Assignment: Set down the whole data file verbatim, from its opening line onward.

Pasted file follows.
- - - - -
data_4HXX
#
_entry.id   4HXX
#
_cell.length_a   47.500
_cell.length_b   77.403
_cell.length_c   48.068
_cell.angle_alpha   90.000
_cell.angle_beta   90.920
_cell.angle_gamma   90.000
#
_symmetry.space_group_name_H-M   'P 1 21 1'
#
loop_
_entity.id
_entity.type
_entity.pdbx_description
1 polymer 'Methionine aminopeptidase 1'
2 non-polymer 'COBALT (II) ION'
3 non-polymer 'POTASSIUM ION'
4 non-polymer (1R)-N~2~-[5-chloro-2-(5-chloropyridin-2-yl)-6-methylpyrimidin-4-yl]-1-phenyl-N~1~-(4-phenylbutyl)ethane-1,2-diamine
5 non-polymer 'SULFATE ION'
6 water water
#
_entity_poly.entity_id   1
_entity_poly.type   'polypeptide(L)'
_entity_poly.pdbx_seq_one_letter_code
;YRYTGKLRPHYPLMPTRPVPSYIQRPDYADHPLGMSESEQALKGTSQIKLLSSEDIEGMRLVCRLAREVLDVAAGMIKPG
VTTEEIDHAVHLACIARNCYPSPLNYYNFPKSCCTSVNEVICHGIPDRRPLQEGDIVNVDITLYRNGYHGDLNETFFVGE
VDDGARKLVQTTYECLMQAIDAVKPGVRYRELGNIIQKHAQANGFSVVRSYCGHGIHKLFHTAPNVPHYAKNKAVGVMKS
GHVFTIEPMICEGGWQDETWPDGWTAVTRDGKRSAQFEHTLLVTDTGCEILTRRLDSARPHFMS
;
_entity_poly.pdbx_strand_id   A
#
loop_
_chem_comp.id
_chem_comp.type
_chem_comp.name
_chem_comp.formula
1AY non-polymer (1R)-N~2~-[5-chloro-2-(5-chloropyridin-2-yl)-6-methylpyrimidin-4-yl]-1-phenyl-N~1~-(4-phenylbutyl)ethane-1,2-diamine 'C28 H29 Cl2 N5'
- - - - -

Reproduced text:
data_4HXX
#
_entry.id   4HXX
#
_cell.length_a   47.500
_cell.length_b   77.403
_cell.length_c   48.068
_cell.angle_alpha   90.000
_cell.angle_beta   90.920
_cell.angle_gamma   90.000
#
_symmetry.space_group_name_H-M   'P 1 21 1'
#
loop_
_entity.id
_entity.type
_entity.pdbx_description
1 polymer 'Methionine aminopeptidase 1'
2 non-polymer 'COBALT (II) ION'
3 non-polymer 'POTASSIUM ION'
4 non-polymer (1R)-N~2~-[5-chloro-2-(5-chloropyridin-2-yl)-6-methylpyrimidin-4-yl]-1-phenyl-N~1~-(4-phenylbutyl)ethane-1,2-diamine
5 non-polymer 'SULFATE ION'
6 water water
#
_entity_poly.entity_id   1
_entity_poly.type   'polypeptide(L)'
_entity_poly.pdbx_seq_one_letter_code
;YRYTGKLRPHYPLMPTRPVPSYIQRPDYADHPLGMSESEQALKGTSQIKLLSSEDIEGMRLVCRLAREVLDVAAGMIKPG
VTTEEIDHAVHLACIARNCYPSPLNYYNFPKSCCTSVNEVICHGIPDRRPLQEGDIVNVDITLYRNGYHGDLNETFFVGE
VDDGARKLVQTTYECLMQAIDAVKPGVRYRELGNIIQKHAQANGFSVVRSYCGHGIHKLFHTAPNVPHYAKNKAVGVMKS
GHVFTIEPMICEGGWQDETWPDGWTAVTRDGKRSAQFEHTLLVTDTGCEILTRRLDSARPHFMS
;
_entity_poly.pdbx_strand_id   A
#
loop_
_chem_comp.id
_chem_comp.type
_chem_comp.name
_chem_comp.formula
1AY non-polymer (1R)-N~2~-[5-chloro-2-(5-chloropyridin-2-yl)-6-methylpyrimidin-4-yl]-1-phenyl-N~1~-(4-phenylbutyl)ethane-1,2-diamine 'C28 H29 Cl2 N5'